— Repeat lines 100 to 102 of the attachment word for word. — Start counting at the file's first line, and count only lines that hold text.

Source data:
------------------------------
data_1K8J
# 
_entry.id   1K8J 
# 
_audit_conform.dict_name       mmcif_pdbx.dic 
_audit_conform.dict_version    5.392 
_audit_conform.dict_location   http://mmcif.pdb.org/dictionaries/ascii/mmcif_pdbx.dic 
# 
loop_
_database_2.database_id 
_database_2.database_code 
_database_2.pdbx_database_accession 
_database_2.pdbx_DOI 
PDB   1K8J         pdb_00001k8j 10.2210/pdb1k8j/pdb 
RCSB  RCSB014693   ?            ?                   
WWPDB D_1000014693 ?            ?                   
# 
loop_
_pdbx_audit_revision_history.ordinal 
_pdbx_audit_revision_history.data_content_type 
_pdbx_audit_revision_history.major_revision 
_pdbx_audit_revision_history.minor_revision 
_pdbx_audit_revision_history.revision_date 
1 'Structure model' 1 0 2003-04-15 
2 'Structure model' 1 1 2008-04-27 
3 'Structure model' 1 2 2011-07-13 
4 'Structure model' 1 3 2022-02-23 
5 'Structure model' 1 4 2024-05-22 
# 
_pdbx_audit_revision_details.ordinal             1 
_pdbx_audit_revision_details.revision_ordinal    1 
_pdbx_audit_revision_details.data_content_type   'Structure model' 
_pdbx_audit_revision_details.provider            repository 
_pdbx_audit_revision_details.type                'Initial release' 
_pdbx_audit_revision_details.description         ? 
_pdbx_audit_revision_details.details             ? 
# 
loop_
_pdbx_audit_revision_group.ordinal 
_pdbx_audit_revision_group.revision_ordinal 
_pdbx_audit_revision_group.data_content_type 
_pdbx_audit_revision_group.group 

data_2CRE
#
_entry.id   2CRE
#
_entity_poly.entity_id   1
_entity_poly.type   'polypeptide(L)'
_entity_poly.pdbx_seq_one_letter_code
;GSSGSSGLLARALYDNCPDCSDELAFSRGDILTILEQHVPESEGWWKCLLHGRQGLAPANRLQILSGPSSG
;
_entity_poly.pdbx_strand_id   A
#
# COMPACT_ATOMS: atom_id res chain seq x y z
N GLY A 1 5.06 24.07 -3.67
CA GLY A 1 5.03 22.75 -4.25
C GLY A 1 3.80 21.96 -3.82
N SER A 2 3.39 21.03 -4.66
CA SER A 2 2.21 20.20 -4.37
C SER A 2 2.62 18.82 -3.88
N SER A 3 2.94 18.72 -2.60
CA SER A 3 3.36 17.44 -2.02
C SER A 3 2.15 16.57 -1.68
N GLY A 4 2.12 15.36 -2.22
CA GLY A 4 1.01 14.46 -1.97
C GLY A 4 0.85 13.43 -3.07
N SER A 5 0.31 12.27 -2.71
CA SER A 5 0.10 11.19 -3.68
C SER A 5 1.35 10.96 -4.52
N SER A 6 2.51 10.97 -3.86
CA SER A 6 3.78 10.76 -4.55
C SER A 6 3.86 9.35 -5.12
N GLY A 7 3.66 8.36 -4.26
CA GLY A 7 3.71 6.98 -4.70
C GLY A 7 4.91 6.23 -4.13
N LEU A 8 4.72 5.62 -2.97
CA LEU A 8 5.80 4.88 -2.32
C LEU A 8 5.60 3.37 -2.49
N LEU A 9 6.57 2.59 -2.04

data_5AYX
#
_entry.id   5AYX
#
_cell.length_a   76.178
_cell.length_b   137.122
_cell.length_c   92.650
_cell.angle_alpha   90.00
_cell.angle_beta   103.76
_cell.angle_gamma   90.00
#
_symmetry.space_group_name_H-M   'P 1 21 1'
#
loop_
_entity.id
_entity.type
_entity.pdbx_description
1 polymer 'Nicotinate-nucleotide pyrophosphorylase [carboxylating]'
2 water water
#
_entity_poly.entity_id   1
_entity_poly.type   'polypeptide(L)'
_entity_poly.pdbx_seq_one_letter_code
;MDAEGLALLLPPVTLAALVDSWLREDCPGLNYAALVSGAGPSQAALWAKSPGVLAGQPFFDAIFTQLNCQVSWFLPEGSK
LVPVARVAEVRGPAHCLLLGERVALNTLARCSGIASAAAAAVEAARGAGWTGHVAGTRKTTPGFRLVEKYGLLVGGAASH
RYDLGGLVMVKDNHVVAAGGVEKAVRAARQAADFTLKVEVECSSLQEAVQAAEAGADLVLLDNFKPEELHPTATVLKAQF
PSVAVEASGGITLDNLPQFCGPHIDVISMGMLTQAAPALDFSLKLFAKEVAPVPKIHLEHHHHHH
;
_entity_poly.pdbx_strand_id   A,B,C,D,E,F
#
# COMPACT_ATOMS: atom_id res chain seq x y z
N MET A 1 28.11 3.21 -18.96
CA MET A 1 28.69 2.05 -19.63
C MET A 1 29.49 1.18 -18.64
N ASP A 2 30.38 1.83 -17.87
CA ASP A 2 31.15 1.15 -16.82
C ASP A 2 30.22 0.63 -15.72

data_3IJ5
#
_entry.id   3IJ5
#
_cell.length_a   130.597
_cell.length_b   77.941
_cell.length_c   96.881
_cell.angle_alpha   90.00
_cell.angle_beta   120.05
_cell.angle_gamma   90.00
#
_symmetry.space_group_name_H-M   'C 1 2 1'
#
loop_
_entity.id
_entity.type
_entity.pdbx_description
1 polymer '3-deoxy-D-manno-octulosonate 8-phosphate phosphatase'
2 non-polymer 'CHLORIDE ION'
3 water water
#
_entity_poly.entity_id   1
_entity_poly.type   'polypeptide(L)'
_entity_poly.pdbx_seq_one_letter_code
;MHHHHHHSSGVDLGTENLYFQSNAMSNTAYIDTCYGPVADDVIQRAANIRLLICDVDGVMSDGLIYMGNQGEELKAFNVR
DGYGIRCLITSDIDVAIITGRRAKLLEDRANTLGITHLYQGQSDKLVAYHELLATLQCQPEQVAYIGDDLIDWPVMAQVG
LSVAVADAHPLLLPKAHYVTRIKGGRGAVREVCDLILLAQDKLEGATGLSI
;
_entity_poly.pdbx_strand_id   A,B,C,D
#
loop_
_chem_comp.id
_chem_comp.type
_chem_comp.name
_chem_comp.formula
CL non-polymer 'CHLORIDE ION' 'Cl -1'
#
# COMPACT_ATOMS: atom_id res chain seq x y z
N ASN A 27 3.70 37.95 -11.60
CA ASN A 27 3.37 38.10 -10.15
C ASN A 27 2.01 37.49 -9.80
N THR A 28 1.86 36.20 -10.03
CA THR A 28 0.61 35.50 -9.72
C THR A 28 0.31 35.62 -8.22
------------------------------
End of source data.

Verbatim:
_entity_poly.entity_id   1
_entity_poly.type   'polypeptide(L)'
_entity_poly.pdbx_seq_one_letter_code